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- 7 megapixel
- 5.6 ounces
- waterproof up to 10 feet for 2 hours
- video mode
- macro mode (close up shots)
- 2.5" LCD viewable in the sun
- shake reduction
- 3x optical zoom
Common wisdom says that successful blogs are niche blogs. Actually Ben Casnocha puts it well when he says blogs are either niche blogs or personality blogs and each blog post gets evaluated by:
a) Does the post cover one of my preferred topics?
b) Is the post from someone I like and want to stay connected with?
So I struggle with Stormy’s Corner. I have lots of regular readers that probably read all posts because they want to stay connected with me and secondly because the topics may or may not be interested to them. But at the same time most of my blog visits are from somebody searching for an answer – at the moment they are searching for help stopping breastfeeding or about dogs and alcohol. I even created a "niche blog," Humans for Dogs, since a lot of the searches came from dog related topics from alcohol to chiropractic care to sleep. (Breastfeeding posts are by far my most popular but I don’t feel like I have enough to say about breastfeeing to create an entire blog about it so I will just continue to post the occasional story on Stormy’s Corner.)
I’ve been reading a lot about blogging about blogging and how to make a blog successful and while I want Stormy’s Corner to be successful, I think it is right now.
If there’s a way Stormy’s Corner could be more to you – could meet your needs more – let me know! Comment now!
The New York Times has an article about easyCruises and they sound appealing, like what I think a cruise ship should be: transportation from one island to another. Their website says to think of them as a floating hotel. The cabins are cheap with no frills, not even room service. But you don’t spend much time there – you have from 9:30 in the morning until 3am the next morning to explore the islands! If you search for "easyCruise" on Flickr, all the pictures are of places – France, Carribean islands, etc – not the cruise ships. That says a lot! (That said, there were things to do onboard like swimming pools and hot tubs, happy hour and gyms. It sounded like happy hour was pretty popular.)
- It’s cheap. I picked a random week and it was $50-70/night for two people.
- It’s not a set time period. You can get on or off on any given day – you should have to arrange your transportation to and from the boat.
- It’s smaller than a typical cruise ship.
- Less is included. No free room service, no free food, no free drinks.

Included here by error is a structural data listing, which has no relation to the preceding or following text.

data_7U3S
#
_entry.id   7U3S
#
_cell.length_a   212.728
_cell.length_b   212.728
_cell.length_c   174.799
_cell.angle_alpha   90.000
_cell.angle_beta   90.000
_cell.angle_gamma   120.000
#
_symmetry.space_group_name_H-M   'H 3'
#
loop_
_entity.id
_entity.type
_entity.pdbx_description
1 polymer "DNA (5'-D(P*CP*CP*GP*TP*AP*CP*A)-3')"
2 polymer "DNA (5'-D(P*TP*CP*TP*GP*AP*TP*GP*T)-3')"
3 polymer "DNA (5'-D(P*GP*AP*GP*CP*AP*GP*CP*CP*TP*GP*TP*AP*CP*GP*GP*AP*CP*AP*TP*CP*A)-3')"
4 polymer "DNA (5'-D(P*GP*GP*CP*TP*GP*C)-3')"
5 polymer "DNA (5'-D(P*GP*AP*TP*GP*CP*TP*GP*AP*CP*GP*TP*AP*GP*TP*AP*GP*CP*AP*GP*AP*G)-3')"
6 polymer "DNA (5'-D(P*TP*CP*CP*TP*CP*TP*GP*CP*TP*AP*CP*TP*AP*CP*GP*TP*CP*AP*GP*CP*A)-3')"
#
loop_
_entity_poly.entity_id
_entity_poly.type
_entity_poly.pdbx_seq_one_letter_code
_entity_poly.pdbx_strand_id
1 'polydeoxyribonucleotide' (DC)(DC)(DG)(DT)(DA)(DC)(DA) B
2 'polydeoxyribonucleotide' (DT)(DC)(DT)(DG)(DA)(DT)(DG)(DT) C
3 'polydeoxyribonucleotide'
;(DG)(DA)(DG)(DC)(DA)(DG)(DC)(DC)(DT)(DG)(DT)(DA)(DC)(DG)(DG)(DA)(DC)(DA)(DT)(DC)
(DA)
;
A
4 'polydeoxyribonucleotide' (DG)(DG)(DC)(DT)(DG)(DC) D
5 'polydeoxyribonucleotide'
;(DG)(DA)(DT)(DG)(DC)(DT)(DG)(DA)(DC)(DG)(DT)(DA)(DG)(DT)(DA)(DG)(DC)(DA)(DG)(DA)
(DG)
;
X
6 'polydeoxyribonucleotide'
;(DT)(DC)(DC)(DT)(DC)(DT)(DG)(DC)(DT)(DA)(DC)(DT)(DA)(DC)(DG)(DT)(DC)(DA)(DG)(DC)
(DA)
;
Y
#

- People tend to do their own thing more and participate less in the arranged shore activities.
- The crowd is younger than the typical cruiseship.
- There were even some locals on the cruise ship using it as transportation from one island to another. (Remember you can book for just one night!)
The cruise line, easyCruise, was created by the same company as JetBlue.
Warning: The New York Times article said there was a lot of flirting, sex and topless swimming, so if that’s not your thing, this probably isn’t the cruise for you.
Photo by Rockies.
Numerous personal finance experts claim that spending strictly cash will not only help keep you on a budget but will also help you spend less. The problem I have is that I hate spending cash. As a 11 year old I left $40 in a purse in McDonalds and ever since I’ve been terrified I’ll lose the money! (We went back and found the $40.) Also, I love credit cards because you never have to worry about how much cash you have, you never have to go to an ATM, and everything you spend is automatically tracked for you in a nice computerized report. (And I pay it off every month so using credit cards is not a financial penalty.) But I recently decided to try again for a couple of reasons:
- I wanted to keep a budget and it’s easier to stick a couple of hundred dollars in your wallet and say "this is it for the week" than it is to track all the money you spend on gas, eating out, groceries, the coke from the vending machine, etc.
- I think I’m over my fear of losing cash. I realized a while back that losing the money in my wallet might make me upset but it wouldn’t really devastate me. ($40 to that 11 year old was a lot more than $200 is to me now.)
- I was curious … would sticking to cash make me spend less? Would I treat money differently?
So I’ve been doing this for about a month – every Friday I put a certain amount of cash in my wallet and that’s it for the week. If I buy gas with my credit card, I actually take that much cash out of my wallet and put it aside. (Buying gas with my credit card is too convenient to give up.) And it works. I’m spending less money! I’m not sure what I’m spending less on since I tend to track overall numbers not all the details but I don’t feel like I’m depriving myself of anything. (If I had to guess it’s lunches by myself, snacks and impulse purchases.) Here’s some of the reasons I think I’m spending less: